The brain controls what we think and feel, how we learn and remember, and the way we move and talk. But it also controls things we're less aware of â like the beating of our hearts and the digestion of our food.
Think of the brain as a central computer that controls all the body's functions. The rest of the nervous system is like a network that relays messages back and forth from the brain to different parts of the body. It does this via the spinal cord, which runs from the brain down through the back. It contains threadlike nerves that branch out to every organ and body part.
When a message comes into the brain from anywhere in the body, the brain tells the body how to react. For example, if you touch a hot stove, the nerves in your skin shoot a message of pain to your brain. The brain then sends a message back telling the muscles in your hand to pull away. Luckily, this neurological relay race happens in an instant.
What Are the Parts of the Nervous System?
The nervous system is made up of the central nervous system and the peripheral nervous system:
The brain and the spinal cord are the central nervous system.
The nerves that go through the whole body make up the peripheral nervous system.
The human brain is incredibly compact, weighing just 3 pounds. It has many folds and grooves, though. These give it the added surface area needed for storing the body's important information.
The spinal cord is a long bundle of nerve tissue about 18 inches long and 1/2-inch thick. It extends from the lower part of the brain down through spine. Along the way, nerves branch out to the entire body.
Both the brain and the spinal cord are protected by bone: the brain by the bones of the skull, and the spinal cord by a set of ring-shaped bones called vertebrae. They're both cushioned by layers of membranes called meninges and a special fluid called cerebrospinal fluid. This fluid helps protect the nerve tissue, keep it healthy, and remove waste products.
What Are the Parts of the Brain?
The brain is made up of three main sections: the forebrain, the midbrain, and the hindbrain.
The forebrain is the largest and most complex part of the brain. It consists of the cerebrum â the area with all the folds and grooves typically seen in pictures of the brain â as well as some other structures under it.
The cerebrum contains the information that essentially makes us who we are: our intelligence, memory, personality, emotion, speech, and ability to feel and move. Specific areas of the cerebrum are in charge of processing these different types of information. These are called lobes, and there are four of them: the frontal, parietal, temporal, and occipital lobes.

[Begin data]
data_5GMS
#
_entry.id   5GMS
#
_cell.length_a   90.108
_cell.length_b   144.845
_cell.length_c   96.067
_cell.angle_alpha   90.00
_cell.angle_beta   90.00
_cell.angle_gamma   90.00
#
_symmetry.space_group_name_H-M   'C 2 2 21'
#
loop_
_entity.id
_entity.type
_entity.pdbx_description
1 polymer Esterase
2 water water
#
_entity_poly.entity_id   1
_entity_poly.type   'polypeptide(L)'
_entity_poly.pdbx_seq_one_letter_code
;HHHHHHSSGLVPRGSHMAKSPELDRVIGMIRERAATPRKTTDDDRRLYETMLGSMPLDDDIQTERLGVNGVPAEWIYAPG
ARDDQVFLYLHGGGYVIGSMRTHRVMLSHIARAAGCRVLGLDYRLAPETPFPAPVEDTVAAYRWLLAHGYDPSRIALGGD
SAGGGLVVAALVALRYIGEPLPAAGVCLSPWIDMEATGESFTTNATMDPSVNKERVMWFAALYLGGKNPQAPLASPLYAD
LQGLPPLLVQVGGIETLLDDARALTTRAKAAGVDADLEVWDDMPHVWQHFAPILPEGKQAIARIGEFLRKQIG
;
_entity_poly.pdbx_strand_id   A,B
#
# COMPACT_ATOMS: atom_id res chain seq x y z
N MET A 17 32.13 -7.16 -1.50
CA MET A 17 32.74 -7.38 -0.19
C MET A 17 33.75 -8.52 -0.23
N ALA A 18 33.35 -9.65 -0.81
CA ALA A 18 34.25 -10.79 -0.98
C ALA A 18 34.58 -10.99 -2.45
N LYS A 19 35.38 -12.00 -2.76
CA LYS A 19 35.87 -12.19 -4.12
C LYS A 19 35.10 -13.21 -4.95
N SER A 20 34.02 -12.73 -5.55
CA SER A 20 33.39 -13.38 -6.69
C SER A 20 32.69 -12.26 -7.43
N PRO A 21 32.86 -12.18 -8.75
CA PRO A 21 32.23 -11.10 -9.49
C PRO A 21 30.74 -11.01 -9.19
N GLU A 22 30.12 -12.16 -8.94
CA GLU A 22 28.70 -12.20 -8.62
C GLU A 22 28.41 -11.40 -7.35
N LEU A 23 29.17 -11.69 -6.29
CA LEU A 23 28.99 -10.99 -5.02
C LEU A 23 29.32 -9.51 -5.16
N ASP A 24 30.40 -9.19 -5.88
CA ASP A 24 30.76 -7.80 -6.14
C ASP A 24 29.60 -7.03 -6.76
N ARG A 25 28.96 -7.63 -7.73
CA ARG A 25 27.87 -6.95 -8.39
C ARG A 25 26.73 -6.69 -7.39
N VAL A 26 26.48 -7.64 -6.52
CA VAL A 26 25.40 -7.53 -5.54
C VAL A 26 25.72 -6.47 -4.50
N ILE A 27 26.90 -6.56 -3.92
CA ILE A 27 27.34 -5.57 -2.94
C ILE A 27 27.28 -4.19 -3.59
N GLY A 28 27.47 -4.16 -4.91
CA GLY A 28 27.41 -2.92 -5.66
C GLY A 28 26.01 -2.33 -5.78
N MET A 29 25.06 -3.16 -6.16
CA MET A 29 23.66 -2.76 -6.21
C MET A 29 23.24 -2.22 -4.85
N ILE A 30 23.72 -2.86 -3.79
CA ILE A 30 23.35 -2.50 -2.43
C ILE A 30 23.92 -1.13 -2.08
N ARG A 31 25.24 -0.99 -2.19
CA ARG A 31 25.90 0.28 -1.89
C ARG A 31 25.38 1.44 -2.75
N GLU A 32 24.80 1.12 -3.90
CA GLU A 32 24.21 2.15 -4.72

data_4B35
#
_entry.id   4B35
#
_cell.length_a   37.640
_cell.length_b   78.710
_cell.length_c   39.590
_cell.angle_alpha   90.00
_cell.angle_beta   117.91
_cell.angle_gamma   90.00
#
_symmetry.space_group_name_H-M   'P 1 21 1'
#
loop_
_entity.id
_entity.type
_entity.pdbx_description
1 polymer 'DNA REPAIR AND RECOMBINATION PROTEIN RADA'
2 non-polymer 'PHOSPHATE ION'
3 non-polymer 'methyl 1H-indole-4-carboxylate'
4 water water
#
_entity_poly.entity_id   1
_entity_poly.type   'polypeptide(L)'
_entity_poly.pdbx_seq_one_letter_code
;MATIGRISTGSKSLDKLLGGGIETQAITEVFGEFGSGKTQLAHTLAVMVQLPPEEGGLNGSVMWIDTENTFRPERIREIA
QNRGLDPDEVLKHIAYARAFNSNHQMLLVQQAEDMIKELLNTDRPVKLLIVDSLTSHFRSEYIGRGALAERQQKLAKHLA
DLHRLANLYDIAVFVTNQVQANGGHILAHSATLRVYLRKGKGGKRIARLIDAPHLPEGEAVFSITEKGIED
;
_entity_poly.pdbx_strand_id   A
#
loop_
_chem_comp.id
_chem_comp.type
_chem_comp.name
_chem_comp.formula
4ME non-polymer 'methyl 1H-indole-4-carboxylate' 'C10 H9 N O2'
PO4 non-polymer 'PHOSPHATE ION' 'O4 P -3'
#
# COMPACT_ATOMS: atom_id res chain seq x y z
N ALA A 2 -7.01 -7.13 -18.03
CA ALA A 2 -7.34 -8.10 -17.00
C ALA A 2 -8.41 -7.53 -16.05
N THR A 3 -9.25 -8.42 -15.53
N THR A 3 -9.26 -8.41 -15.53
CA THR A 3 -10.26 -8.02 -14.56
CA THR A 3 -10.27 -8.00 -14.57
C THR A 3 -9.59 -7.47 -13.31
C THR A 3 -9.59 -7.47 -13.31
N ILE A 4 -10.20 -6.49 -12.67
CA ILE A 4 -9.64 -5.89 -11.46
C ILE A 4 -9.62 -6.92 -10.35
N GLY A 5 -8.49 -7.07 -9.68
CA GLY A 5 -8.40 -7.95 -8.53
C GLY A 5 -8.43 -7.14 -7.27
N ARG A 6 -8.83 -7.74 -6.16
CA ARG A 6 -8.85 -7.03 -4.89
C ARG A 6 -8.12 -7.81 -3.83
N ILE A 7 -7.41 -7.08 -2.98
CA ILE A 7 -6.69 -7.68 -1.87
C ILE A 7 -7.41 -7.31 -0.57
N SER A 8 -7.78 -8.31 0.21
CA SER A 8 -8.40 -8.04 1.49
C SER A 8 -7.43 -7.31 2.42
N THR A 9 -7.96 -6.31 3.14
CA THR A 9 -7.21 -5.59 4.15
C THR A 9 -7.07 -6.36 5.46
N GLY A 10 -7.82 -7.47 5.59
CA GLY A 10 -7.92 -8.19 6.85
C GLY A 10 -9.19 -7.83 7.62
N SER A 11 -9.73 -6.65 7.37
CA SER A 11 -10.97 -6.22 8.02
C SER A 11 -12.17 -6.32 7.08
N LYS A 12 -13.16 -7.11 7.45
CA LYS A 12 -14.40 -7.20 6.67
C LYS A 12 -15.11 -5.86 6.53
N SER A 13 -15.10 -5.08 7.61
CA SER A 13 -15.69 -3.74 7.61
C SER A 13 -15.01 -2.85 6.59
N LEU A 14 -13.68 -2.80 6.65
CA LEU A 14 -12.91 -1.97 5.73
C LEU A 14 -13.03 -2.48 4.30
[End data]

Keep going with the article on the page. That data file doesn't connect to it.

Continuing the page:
The cerebrum has right and left halves, called hemispheres. They're connected in the middle by a band of nerve fibers (the corpus callosum) that lets them communicate. These halves may look like mirror images of each other, but many scientists believe they have different functions:
The left side is considered the logical, analytical, objective side.
The right side is thought to be more intuitive, creative, and subjective.
So when you're balancing your checkbook, you're using the left side. When you're listening to music, you're using the right side. It's believed that some people are more "right-brained" or "left-brained" while others are more "whole-brained," meaning they use both halves of their brain to the same degree.
The outer layer of the cerebrum is called the cortex (also known as "gray matter"). Information collected by the five senses comes into the brain to the cortex. This information is then directed to other parts of the nervous system for further processing. For example, when you touch the hot stove, not only does a message go out to move your hand but one also goes to another part of the brain to help you remember not to do that again.
In the inner part of the forebrain sits the thalamus, hypothalamus, and